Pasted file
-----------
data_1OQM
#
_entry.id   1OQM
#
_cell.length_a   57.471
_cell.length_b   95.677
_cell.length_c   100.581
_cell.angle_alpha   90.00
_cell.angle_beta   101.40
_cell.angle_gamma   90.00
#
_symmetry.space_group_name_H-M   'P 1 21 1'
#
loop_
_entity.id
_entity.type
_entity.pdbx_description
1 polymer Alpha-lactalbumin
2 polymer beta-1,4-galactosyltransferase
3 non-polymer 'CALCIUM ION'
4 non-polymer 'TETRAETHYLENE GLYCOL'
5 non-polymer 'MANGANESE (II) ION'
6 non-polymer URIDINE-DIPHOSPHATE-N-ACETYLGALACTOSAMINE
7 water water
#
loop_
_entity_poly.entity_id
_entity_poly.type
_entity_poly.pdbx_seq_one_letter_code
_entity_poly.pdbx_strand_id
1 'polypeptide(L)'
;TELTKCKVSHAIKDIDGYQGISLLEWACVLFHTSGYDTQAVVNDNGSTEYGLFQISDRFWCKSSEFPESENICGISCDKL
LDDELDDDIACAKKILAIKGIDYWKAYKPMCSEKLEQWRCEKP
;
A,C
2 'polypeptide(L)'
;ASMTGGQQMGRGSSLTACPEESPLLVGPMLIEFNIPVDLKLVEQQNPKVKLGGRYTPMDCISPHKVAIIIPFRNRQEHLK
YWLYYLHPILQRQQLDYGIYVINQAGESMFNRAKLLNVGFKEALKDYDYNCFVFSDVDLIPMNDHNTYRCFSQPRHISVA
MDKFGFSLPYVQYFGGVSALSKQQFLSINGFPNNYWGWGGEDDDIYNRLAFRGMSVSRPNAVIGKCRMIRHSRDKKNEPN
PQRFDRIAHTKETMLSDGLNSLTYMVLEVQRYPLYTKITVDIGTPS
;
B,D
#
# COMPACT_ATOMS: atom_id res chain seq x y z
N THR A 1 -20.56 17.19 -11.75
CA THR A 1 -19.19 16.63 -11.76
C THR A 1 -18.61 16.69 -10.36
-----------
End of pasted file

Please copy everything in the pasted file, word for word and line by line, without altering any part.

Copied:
data_1OQM
#
_entry.id   1OQM
#
_cell.length_a   57.471
_cell.length_b   95.677
_cell.length_c   100.581
_cell.angle_alpha   90.00
_cell.angle_beta   101.40
_cell.angle_gamma   90.00
#
_symmetry.space_group_name_H-M   'P 1 21 1'
#
loop_
_entity.id
_entity.type
_entity.pdbx_description
1 polymer Alpha-lactalbumin
2 polymer beta-1,4-galactosyltransferase
3 non-polymer 'CALCIUM ION'
4 non-polymer 'TETRAETHYLENE GLYCOL'
5 non-polymer 'MANGANESE (II) ION'
6 non-polymer URIDINE-DIPHOSPHATE-N-ACETYLGALACTOSAMINE
7 water water
#
loop_
_entity_poly.entity_id
_entity_poly.type
_entity_poly.pdbx_seq_one_letter_code
_entity_poly.pdbx_strand_id
1 'polypeptide(L)'
;TELTKCKVSHAIKDIDGYQGISLLEWACVLFHTSGYDTQAVVNDNGSTEYGLFQISDRFWCKSSEFPESENICGISCDKL
LDDELDDDIACAKKILAIKGIDYWKAYKPMCSEKLEQWRCEKP
;
A,C
2 'polypeptide(L)'
;ASMTGGQQMGRGSSLTACPEESPLLVGPMLIEFNIPVDLKLVEQQNPKVKLGGRYTPMDCISPHKVAIIIPFRNRQEHLK
YWLYYLHPILQRQQLDYGIYVINQAGESMFNRAKLLNVGFKEALKDYDYNCFVFSDVDLIPMNDHNTYRCFSQPRHISVA
MDKFGFSLPYVQYFGGVSALSKQQFLSINGFPNNYWGWGGEDDDIYNRLAFRGMSVSRPNAVIGKCRMIRHSRDKKNEPN
PQRFDRIAHTKETMLSDGLNSLTYMVLEVQRYPLYTKITVDIGTPS
;
B,D
#
# COMPACT_ATOMS: atom_id res chain seq x y z
N THR A 1 -20.56 17.19 -11.75
CA THR A 1 -19.19 16.63 -11.76
C THR A 1 -18.61 16.69 -10.36